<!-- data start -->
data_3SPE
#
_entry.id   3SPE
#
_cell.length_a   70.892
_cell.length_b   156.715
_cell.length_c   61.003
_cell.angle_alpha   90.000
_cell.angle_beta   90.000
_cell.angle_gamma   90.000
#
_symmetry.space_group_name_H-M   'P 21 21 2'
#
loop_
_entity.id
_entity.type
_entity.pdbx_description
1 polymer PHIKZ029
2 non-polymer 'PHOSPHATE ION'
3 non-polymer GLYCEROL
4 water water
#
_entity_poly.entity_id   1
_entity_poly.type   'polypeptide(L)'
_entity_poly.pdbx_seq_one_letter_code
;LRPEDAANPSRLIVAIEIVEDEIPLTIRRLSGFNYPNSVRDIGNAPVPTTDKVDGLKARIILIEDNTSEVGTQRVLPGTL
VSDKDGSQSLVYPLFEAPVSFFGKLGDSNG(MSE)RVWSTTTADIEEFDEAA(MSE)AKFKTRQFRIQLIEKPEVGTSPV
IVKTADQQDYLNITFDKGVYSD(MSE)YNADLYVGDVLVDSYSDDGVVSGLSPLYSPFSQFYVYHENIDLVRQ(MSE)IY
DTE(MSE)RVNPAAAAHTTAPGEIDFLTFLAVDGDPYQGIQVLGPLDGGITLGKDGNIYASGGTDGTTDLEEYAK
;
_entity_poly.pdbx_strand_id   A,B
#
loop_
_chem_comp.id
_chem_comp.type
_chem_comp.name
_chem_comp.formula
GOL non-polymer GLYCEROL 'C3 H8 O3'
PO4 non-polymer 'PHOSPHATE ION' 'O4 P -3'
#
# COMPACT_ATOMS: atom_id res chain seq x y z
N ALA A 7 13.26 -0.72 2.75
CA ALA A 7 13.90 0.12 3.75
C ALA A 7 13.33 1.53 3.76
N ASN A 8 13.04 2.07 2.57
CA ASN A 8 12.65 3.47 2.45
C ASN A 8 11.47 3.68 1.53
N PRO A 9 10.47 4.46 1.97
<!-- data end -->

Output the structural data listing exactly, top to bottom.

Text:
data_3SPE
#
_entry.id   3SPE
#
_cell.length_a   70.892
_cell.length_b   156.715
_cell.length_c   61.003
_cell.angle_alpha   90.000
_cell.angle_beta   90.000
_cell.angle_gamma   90.000
#
_symmetry.space_group_name_H-M   'P 21 21 2'
#
loop_
_entity.id
_entity.type
_entity.pdbx_description
1 polymer PHIKZ029
2 non-polymer 'PHOSPHATE ION'
3 non-polymer GLYCEROL
4 water water
#
_entity_poly.entity_id   1
_entity_poly.type   'polypeptide(L)'
_entity_poly.pdbx_seq_one_letter_code
;LRPEDAANPSRLIVAIEIVEDEIPLTIRRLSGFNYPNSVRDIGNAPVPTTDKVDGLKARIILIEDNTSEVGTQRVLPGTL
VSDKDGSQSLVYPLFEAPVSFFGKLGDSNG(MSE)RVWSTTTADIEEFDEAA(MSE)AKFKTRQFRIQLIEKPEVGTSPV
IVKTADQQDYLNITFDKGVYSD(MSE)YNADLYVGDVLVDSYSDDGVVSGLSPLYSPFSQFYVYHENIDLVRQ(MSE)IY
DTE(MSE)RVNPAAAAHTTAPGEIDFLTFLAVDGDPYQGIQVLGPLDGGITLGKDGNIYASGGTDGTTDLEEYAK
;
_entity_poly.pdbx_strand_id   A,B
#
loop_
_chem_comp.id
_chem_comp.type
_chem_comp.name
_chem_comp.formula
GOL non-polymer GLYCEROL 'C3 H8 O3'
PO4 non-polymer 'PHOSPHATE ION' 'O4 P -3'
#
# COMPACT_ATOMS: atom_id res chain seq x y z
N ALA A 7 13.26 -0.72 2.75
CA ALA A 7 13.90 0.12 3.75
C ALA A 7 13.33 1.53 3.76
N ASN A 8 13.04 2.07 2.57
CA ASN A 8 12.65 3.47 2.45
C ASN A 8 11.47 3.68 1.53
N PRO A 9 10.47 4.46 1.97